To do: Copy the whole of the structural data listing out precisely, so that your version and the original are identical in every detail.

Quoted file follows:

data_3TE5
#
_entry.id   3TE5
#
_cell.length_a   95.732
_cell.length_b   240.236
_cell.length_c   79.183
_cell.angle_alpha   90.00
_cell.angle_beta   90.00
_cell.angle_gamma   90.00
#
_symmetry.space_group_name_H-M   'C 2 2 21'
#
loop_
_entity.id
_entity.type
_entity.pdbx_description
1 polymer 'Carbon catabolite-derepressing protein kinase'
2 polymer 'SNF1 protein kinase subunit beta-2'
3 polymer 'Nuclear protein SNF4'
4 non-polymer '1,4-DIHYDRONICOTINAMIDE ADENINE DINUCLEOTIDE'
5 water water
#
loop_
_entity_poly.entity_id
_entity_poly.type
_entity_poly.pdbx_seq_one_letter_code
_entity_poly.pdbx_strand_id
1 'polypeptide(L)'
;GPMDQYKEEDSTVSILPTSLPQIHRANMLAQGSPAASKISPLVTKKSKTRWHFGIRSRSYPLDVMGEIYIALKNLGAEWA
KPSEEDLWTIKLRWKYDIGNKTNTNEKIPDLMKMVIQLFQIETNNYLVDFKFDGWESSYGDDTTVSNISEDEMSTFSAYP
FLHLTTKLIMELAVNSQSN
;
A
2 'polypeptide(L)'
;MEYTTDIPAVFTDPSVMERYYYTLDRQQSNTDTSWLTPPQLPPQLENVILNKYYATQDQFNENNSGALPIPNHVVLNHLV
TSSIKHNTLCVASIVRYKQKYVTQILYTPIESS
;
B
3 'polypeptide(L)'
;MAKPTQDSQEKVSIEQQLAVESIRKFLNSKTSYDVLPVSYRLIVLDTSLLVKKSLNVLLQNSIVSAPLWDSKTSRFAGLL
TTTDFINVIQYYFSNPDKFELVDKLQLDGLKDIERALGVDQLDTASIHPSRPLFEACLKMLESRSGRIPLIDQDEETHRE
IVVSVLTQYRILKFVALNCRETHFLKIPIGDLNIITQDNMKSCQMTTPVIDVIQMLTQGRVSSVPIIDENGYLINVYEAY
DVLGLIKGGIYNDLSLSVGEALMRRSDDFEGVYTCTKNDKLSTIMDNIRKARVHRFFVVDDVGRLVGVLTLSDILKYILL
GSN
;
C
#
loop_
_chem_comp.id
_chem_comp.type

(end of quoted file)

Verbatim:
data_3TE5
#
_entry.id   3TE5
#
_cell.length_a   95.732
_cell.length_b   240.236
_cell.length_c   79.183
_cell.angle_alpha   90.00
_cell.angle_beta   90.00
_cell.angle_gamma   90.00
#
_symmetry.space_group_name_H-M   'C 2 2 21'
#
loop_
_entity.id
_entity.type
_entity.pdbx_description
1 polymer 'Carbon catabolite-derepressing protein kinase'
2 polymer 'SNF1 protein kinase subunit beta-2'
3 polymer 'Nuclear protein SNF4'
4 non-polymer '1,4-DIHYDRONICOTINAMIDE ADENINE DINUCLEOTIDE'
5 water water
#
loop_
_entity_poly.entity_id
_entity_poly.type
_entity_poly.pdbx_seq_one_letter_code
_entity_poly.pdbx_strand_id
1 'polypeptide(L)'
;GPMDQYKEEDSTVSILPTSLPQIHRANMLAQGSPAASKISPLVTKKSKTRWHFGIRSRSYPLDVMGEIYIALKNLGAEWA
KPSEEDLWTIKLRWKYDIGNKTNTNEKIPDLMKMVIQLFQIETNNYLVDFKFDGWESSYGDDTTVSNISEDEMSTFSAYP
FLHLTTKLIMELAVNSQSN
;
A
2 'polypeptide(L)'
;MEYTTDIPAVFTDPSVMERYYYTLDRQQSNTDTSWLTPPQLPPQLENVILNKYYATQDQFNENNSGALPIPNHVVLNHLV
TSSIKHNTLCVASIVRYKQKYVTQILYTPIESS
;
B
3 'polypeptide(L)'
;MAKPTQDSQEKVSIEQQLAVESIRKFLNSKTSYDVLPVSYRLIVLDTSLLVKKSLNVLLQNSIVSAPLWDSKTSRFAGLL
TTTDFINVIQYYFSNPDKFELVDKLQLDGLKDIERALGVDQLDTASIHPSRPLFEACLKMLESRSGRIPLIDQDEETHRE
IVVSVLTQYRILKFVALNCRETHFLKIPIGDLNIITQDNMKSCQMTTPVIDVIQMLTQGRVSSVPIIDENGYLINVYEAY
DVLGLIKGGIYNDLSLSVGEALMRRSDDFEGVYTCTKNDKLSTIMDNIRKARVHRFFVVDDVGRLVGVLTLSDILKYILL
GSN
;
C
#
loop_
_chem_comp.id
_chem_comp.type